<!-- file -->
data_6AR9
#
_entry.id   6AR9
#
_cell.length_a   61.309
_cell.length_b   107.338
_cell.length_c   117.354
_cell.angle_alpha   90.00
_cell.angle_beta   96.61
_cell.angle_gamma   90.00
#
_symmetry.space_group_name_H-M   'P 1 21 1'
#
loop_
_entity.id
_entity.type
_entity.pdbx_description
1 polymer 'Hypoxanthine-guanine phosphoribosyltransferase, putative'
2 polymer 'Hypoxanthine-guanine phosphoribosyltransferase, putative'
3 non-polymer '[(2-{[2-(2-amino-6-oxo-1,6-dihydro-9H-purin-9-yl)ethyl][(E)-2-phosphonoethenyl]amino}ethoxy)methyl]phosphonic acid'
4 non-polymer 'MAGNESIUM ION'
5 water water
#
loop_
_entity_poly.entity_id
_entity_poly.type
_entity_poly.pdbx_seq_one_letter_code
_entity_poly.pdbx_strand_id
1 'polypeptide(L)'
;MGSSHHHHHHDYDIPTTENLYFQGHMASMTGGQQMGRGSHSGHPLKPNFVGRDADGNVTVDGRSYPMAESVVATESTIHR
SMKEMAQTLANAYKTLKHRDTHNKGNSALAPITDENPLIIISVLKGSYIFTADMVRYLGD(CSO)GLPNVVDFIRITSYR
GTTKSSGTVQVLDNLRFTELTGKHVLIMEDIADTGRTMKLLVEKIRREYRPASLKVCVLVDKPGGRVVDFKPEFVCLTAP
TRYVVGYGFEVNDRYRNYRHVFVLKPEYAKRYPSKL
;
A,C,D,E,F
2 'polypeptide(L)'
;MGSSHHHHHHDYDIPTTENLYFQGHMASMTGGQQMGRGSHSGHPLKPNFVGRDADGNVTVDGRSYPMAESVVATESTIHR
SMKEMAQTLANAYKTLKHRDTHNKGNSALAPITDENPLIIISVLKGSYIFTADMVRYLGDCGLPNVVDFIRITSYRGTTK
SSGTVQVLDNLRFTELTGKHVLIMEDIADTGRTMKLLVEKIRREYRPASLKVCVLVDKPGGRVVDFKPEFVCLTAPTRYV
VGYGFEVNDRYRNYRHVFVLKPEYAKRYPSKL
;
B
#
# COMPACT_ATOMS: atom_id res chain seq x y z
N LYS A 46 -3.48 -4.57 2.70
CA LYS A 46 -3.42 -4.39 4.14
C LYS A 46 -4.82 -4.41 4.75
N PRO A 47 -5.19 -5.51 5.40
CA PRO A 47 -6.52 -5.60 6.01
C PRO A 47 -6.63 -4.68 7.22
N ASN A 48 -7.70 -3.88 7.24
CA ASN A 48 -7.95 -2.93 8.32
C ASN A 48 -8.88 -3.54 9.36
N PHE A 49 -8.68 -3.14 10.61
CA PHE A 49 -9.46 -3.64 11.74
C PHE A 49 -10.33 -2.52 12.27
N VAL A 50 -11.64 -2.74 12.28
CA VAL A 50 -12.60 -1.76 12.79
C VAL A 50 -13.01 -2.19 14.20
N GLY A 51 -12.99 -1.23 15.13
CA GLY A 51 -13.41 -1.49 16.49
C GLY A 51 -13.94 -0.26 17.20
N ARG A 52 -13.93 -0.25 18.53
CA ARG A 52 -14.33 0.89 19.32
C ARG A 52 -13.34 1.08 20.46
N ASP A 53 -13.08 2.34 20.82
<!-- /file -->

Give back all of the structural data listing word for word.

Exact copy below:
data_6AR9
#
_entry.id   6AR9
#
_cell.length_a   61.309
_cell.length_b   107.338
_cell.length_c   117.354
_cell.angle_alpha   90.00
_cell.angle_beta   96.61
_cell.angle_gamma   90.00
#
_symmetry.space_group_name_H-M   'P 1 21 1'
#
loop_
_entity.id
_entity.type
_entity.pdbx_description
1 polymer 'Hypoxanthine-guanine phosphoribosyltransferase, putative'
2 polymer 'Hypoxanthine-guanine phosphoribosyltransferase, putative'
3 non-polymer '[(2-{[2-(2-amino-6-oxo-1,6-dihydro-9H-purin-9-yl)ethyl][(E)-2-phosphonoethenyl]amino}ethoxy)methyl]phosphonic acid'
4 non-polymer 'MAGNESIUM ION'
5 water water
#
loop_
_entity_poly.entity_id
_entity_poly.type
_entity_poly.pdbx_seq_one_letter_code
_entity_poly.pdbx_strand_id
1 'polypeptide(L)'
;MGSSHHHHHHDYDIPTTENLYFQGHMASMTGGQQMGRGSHSGHPLKPNFVGRDADGNVTVDGRSYPMAESVVATESTIHR
SMKEMAQTLANAYKTLKHRDTHNKGNSALAPITDENPLIIISVLKGSYIFTADMVRYLGD(CSO)GLPNVVDFIRITSYR
GTTKSSGTVQVLDNLRFTELTGKHVLIMEDIADTGRTMKLLVEKIRREYRPASLKVCVLVDKPGGRVVDFKPEFVCLTAP
TRYVVGYGFEVNDRYRNYRHVFVLKPEYAKRYPSKL
;
A,C,D,E,F
2 'polypeptide(L)'
;MGSSHHHHHHDYDIPTTENLYFQGHMASMTGGQQMGRGSHSGHPLKPNFVGRDADGNVTVDGRSYPMAESVVATESTIHR
SMKEMAQTLANAYKTLKHRDTHNKGNSALAPITDENPLIIISVLKGSYIFTADMVRYLGDCGLPNVVDFIRITSYRGTTK
SSGTVQVLDNLRFTELTGKHVLIMEDIADTGRTMKLLVEKIRREYRPASLKVCVLVDKPGGRVVDFKPEFVCLTAPTRYV
VGYGFEVNDRYRNYRHVFVLKPEYAKRYPSKL
;
B
#
# COMPACT_ATOMS: atom_id res chain seq x y z
N LYS A 46 -3.48 -4.57 2.70
CA LYS A 46 -3.42 -4.39 4.14
C LYS A 46 -4.82 -4.41 4.75
N PRO A 47 -5.19 -5.51 5.40
CA PRO A 47 -6.52 -5.60 6.01
C PRO A 47 -6.63 -4.68 7.22
N ASN A 48 -7.70 -3.88 7.24
CA ASN A 48 -7.95 -2.93 8.32
C ASN A 48 -8.88 -3.54 9.36
N PHE A 49 -8.68 -3.14 10.61
CA PHE A 49 -9.46 -3.64 11.74
C PHE A 49 -10.33 -2.52 12.27
N VAL A 50 -11.64 -2.74 12.28
CA VAL A 50 -12.60 -1.76 12.79
C VAL A 50 -13.01 -2.19 14.20
N GLY A 51 -12.99 -1.23 15.13
CA GLY A 51 -13.41 -1.49 16.49
C GLY A 51 -13.94 -0.26 17.20
N ARG A 52 -13.93 -0.25 18.53
CA ARG A 52 -14.33 0.89 19.32
C ARG A 52 -13.34 1.08 20.46
N ASP A 53 -13.08 2.34 20.82